Literary Criticism from Plato to Postmodernism: The Humanistic Alternative, by James Seaton. New York: Cambridge University Press, 2014. 236 pp. $103 cloth, $29.99 paperback.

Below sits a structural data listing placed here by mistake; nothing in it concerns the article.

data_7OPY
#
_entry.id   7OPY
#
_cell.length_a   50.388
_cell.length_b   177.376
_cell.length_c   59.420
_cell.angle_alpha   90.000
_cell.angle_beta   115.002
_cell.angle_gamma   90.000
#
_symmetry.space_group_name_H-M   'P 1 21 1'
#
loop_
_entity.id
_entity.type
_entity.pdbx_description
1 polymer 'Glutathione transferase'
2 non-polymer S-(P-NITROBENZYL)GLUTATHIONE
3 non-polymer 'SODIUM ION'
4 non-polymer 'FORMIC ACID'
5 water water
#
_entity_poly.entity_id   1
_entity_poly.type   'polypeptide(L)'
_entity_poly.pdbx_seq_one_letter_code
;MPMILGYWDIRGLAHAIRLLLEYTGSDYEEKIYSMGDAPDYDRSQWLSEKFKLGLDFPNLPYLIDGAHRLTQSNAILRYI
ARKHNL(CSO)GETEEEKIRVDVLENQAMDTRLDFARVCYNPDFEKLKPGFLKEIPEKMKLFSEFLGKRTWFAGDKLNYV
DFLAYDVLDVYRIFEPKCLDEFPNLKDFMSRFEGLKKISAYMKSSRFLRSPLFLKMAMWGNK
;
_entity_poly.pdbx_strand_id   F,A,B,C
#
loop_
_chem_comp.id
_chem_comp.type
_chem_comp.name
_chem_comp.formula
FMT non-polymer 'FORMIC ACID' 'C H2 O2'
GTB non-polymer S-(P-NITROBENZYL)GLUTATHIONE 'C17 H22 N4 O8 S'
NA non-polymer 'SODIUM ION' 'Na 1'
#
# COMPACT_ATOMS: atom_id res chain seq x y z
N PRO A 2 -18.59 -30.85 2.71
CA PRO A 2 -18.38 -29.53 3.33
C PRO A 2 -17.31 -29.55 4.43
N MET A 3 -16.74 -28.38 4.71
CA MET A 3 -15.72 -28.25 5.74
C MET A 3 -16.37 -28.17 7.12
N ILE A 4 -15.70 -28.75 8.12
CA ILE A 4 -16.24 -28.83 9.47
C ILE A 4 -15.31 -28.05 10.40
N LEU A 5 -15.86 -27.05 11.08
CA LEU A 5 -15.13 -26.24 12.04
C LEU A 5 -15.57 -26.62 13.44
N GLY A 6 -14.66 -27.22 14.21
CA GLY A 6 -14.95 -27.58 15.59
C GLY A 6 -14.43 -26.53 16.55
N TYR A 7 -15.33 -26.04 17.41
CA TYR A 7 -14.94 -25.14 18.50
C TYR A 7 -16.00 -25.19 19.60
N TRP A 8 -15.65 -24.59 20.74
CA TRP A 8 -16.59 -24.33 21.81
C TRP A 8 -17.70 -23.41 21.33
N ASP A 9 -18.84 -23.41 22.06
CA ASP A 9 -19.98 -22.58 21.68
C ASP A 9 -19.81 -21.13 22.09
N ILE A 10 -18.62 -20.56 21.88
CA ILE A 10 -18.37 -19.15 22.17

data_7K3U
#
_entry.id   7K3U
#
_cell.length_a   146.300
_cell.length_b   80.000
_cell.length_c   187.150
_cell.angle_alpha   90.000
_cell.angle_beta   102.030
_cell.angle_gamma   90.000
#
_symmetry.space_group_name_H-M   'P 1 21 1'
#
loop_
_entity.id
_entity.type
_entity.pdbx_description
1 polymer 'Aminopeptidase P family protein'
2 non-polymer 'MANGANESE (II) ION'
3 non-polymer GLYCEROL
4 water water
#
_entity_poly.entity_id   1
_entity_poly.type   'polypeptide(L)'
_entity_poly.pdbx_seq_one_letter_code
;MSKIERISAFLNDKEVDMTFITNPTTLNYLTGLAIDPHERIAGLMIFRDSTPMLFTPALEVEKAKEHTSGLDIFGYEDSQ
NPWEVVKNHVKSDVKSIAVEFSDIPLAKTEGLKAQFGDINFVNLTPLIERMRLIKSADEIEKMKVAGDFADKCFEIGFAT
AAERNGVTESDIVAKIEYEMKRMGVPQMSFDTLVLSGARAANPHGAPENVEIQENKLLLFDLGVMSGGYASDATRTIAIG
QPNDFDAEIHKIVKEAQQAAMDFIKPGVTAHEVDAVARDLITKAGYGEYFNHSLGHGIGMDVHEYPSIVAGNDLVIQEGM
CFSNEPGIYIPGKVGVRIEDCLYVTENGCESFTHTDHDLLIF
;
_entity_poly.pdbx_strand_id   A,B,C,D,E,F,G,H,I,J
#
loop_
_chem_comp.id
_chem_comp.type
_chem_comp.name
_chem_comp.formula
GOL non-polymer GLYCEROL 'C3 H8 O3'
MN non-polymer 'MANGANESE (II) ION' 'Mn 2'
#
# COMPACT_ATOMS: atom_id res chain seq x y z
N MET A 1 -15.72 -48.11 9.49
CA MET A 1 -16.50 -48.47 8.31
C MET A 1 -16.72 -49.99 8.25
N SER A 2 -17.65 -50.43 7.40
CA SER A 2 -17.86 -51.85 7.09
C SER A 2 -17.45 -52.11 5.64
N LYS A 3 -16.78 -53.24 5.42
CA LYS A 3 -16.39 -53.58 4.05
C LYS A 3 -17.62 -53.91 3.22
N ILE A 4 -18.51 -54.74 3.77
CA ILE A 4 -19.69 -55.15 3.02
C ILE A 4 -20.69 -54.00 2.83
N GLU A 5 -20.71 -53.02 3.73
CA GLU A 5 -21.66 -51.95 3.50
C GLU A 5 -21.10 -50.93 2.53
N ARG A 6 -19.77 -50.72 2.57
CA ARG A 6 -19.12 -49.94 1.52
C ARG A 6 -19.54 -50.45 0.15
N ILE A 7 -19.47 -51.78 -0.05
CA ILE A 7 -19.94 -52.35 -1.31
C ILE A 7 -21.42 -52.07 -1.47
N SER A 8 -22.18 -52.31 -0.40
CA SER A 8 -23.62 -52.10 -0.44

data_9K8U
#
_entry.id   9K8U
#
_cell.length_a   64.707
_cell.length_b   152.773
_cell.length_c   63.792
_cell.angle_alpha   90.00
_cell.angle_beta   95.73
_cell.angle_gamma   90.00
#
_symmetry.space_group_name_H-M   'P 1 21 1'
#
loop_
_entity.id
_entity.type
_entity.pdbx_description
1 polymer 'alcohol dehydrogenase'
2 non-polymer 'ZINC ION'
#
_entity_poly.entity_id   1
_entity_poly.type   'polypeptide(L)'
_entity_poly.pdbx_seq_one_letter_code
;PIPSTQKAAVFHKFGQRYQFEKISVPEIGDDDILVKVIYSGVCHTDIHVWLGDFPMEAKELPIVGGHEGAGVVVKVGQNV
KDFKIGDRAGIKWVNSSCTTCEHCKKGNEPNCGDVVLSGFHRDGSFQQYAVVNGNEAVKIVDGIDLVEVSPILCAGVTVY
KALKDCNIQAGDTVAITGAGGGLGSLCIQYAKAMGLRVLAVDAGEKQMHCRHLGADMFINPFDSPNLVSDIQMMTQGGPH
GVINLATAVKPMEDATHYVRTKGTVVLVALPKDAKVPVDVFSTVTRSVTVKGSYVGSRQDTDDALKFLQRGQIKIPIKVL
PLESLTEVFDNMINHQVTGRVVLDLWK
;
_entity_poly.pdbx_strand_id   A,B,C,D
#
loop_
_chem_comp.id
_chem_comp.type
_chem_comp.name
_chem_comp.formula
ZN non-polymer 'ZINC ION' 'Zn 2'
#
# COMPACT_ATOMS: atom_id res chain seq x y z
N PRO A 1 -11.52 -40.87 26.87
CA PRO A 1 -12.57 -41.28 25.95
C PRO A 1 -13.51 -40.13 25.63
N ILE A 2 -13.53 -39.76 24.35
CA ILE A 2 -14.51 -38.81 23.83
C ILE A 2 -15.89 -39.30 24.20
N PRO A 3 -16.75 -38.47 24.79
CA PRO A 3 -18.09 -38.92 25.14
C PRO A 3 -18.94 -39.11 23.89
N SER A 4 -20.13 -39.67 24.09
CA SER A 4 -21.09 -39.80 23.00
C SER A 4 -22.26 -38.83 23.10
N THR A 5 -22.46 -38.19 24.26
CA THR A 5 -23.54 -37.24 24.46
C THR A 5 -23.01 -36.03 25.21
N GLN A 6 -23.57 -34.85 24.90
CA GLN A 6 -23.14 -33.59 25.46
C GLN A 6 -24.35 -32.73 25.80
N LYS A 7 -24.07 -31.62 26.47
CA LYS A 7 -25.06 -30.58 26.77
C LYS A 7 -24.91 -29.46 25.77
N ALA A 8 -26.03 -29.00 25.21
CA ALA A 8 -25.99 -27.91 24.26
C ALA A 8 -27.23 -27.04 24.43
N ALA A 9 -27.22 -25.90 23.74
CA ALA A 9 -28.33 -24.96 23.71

Academic literary criticism has gone off the deep end, its practitioners besotted with radical politics. So contends the late James Seaton (1944-2017) in his book Literary Criticism from Plato to Postmodernism. As Seaton himself recognized, by no means was he alone in harboring this view. During the course of the so-called academic culture wars of the 1980s and 1990s, traditionalistic critics of the humanities railed against what they perceived to be the politicization of English departments in the United States. John Ellis’s polemic Literature Lost: Social Agendas and the Corruption of the Humanities (1997), for example, argues that literature scholars have abandoned . . .
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